The generic rainfall-runoff boundary within Flood Modeller was recently enhanced to provide an expanded range of globally recognised hydrological approaches. It has been redesigned to allow you to select the most appropriate hydrological method for your specific region, providing increased flexibility.
The development of the boundary unit has been approached from two angles. The addition of several methodologies for performing hydrological analysis allows for increased choice of loss and transformation models used within the unit. Alongside this, a multiple sub-basin technique has been implemented, enabling the application of numerous rainfall profiles, loss and transformation models, and baseflow procedures, within a single generic rainfall-runoff unit.
Various scenarios, topographies and land-uses can be accounted for, with selections to allow for any combination of methodologies defined by the user, together with options for impervious areas including Directly Connected Impervious Areas (DCIA). Calculations to evaluate the total flow are completed for each sub-basin, and the total flow from the unit is determined as the summation of these flows over all sub-basins.
These changes provide greater flexibility – the selection of a certain profile type does not restrict the selection of further profiles. Investigation of precise differences between methods can be carried out as a one-click operation, and the resultant hydrographs and hyetographs immediately viewed. Specification of different parameters within methods, from roughness values to time delays, allow you to accommodate for as fine a level of detail as is required, ensuring all physically significant topographic components can be accounted for.
A multiple sub-basin approach
The use of multiple sub-basins within a single generic rainfall-runoff unit has many advantages. It allows the application of an alternative rainfall profile to an area, including the same profile at a delayed time (a rainfall delay can be manually entered for any profile). Different loss and transformation models can be defined and applied to different areas to represent different land-types or flow behaviour. Additional lag can also be applied to sub-basins to account for longer travel times to the outlet, and multiple baseflow profiles can be defined to allow for alternative underlying behaviour of the reach being considered.
Intuitive, simple to use and easy to adjust, the generic unit provides tabs for defining all parameters for the various methodologies chosen, and a ‘Model Summary’ tab to select which profiles to apply. Time-step calculations within Flood Modeller's interface automatically adjust the time interval used to be a common multiple of time intervals within the different methods and profiles applied, without the need for any manual edits by the user. The flexibility of the multiple sub-basin approach allows for combinations suitable for a wide range of hydrological set-ups and scenarios.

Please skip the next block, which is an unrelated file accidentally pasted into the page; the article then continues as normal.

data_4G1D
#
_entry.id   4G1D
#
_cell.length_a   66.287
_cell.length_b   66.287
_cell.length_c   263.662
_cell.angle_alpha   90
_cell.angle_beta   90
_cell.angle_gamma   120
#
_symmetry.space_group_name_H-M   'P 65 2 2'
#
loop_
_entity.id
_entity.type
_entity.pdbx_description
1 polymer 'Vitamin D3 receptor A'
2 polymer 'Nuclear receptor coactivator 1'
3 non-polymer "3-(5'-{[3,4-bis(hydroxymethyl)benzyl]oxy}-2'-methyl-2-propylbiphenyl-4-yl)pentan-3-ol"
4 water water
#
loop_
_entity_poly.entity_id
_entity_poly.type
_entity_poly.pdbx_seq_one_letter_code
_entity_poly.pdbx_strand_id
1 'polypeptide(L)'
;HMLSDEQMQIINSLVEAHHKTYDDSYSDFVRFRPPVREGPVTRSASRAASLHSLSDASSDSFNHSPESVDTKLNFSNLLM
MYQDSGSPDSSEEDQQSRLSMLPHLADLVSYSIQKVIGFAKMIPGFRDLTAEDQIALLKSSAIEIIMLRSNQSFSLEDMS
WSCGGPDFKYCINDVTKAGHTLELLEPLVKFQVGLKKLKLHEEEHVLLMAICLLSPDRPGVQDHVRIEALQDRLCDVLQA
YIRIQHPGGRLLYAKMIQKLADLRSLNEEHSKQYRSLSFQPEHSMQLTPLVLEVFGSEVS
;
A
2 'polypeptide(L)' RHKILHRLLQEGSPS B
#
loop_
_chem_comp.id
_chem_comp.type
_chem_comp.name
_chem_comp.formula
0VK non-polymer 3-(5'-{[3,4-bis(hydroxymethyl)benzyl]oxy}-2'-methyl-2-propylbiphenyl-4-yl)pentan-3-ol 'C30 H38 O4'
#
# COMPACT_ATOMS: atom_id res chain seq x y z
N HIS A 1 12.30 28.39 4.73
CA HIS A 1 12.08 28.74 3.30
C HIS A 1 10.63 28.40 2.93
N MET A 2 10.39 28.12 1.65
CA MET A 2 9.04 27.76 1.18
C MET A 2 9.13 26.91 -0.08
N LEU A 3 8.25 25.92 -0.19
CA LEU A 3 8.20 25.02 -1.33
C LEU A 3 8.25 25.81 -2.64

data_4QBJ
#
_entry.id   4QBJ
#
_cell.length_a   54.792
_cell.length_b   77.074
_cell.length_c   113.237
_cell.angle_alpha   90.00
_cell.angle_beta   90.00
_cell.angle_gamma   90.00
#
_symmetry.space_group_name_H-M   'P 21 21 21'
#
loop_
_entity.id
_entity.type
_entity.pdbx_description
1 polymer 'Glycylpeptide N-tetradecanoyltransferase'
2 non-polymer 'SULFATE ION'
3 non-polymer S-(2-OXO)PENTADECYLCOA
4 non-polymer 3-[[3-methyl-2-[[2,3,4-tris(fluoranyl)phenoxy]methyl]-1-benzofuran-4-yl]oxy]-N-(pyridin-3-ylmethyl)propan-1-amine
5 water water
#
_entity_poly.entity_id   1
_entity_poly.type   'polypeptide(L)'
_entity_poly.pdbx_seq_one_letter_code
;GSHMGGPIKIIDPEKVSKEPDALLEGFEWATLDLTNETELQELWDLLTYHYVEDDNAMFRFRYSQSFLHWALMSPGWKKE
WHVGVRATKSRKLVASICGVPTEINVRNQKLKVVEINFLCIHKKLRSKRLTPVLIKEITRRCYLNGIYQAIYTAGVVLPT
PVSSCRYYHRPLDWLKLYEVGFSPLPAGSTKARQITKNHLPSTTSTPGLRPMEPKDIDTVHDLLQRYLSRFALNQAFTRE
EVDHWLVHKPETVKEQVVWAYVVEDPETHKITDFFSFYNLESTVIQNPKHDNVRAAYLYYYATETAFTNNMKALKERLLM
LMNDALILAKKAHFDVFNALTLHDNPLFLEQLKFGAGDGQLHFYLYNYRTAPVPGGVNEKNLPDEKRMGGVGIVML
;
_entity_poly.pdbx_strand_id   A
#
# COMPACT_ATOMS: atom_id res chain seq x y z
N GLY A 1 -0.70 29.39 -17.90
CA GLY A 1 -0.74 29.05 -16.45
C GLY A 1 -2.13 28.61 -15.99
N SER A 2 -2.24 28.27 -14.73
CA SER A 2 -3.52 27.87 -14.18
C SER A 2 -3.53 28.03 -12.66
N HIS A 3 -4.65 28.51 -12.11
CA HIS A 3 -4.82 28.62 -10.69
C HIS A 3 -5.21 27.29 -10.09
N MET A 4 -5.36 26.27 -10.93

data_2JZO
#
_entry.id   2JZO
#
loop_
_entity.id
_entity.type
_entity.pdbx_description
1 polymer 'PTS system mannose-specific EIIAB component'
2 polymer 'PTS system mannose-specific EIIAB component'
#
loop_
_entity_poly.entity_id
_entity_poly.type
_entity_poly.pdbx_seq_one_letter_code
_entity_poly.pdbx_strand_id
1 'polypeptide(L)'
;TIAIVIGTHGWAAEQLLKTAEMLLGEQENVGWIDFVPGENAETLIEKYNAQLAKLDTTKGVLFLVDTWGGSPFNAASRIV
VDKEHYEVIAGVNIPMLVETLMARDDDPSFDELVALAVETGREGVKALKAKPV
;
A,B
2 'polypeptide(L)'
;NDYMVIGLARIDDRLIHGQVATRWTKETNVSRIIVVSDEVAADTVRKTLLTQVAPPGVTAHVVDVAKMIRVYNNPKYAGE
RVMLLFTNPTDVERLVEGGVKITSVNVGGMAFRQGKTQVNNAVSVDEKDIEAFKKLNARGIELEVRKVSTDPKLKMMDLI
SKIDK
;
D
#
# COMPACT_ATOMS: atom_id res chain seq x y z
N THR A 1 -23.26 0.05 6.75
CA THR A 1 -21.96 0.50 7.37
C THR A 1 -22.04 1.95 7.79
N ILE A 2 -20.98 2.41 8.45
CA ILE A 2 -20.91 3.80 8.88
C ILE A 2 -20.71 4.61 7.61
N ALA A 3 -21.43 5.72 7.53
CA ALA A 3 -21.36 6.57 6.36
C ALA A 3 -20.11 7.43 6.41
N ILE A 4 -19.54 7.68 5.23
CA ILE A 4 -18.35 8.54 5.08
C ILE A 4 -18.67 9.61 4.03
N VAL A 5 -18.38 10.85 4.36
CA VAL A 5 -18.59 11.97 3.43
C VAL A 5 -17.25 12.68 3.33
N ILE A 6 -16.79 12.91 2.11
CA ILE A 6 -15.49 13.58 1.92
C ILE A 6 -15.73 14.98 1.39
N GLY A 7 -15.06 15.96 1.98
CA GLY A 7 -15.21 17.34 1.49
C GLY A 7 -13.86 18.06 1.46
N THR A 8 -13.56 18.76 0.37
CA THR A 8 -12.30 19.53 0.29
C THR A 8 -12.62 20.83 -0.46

Selecting multiple profiles to apply to different sub-basins
The ‘Results’ tab allows for a fast way to view the results calculated by the generic rainfall-runoff unit. View the flow produced by the individual sub-basins and the total summation over all sub-basins, both in tabulated form and graphical plots. A full breakdown of all steps throughout the calculations are provided for reference. The total summation of flows from the generic unit can then be used as input boundary data to existing Flood Modeller models, to determine the effect on water level further downstream in both 1D and 2D models.
The generic unit provides greater flexibility than ever before with multiple globally-applicable methods available. Choose from SCS design storms, user entered profiles and library storm profiles for the gross rainfall entering the system, and calculate the net rainfall based on loss through infiltration through the SCS Curve Number or Green & Ampt approaches. Apply a transformation method to route the net rain through to the outlet; the SCS unit hydrograph and Clarke unit hydrograph methods are both available in the newly designed unit.
Building on the existing methodologies for calculating time of concentration, options are now provided to select from multiple time of concentration methods; user specified, NRCS and TR-55 (as in previous versions of Flood Modeller), but also the Kerby method for calculating overland flow time, the Kerpich method for calculating in-channel flow time, and the Kerby-Kerpich combined method. Further, a time of lag can be specified if more convenient; either manually entered by the user or calculated via the Snyder method.
Recessive and constant baseflow profiles can also be defined to apply to sub-basins. A variety of time delays and lags are provided to accommodate for any additional necessary delays, resulting in versatility over a wide-range of catchments and hydraulic scenarios.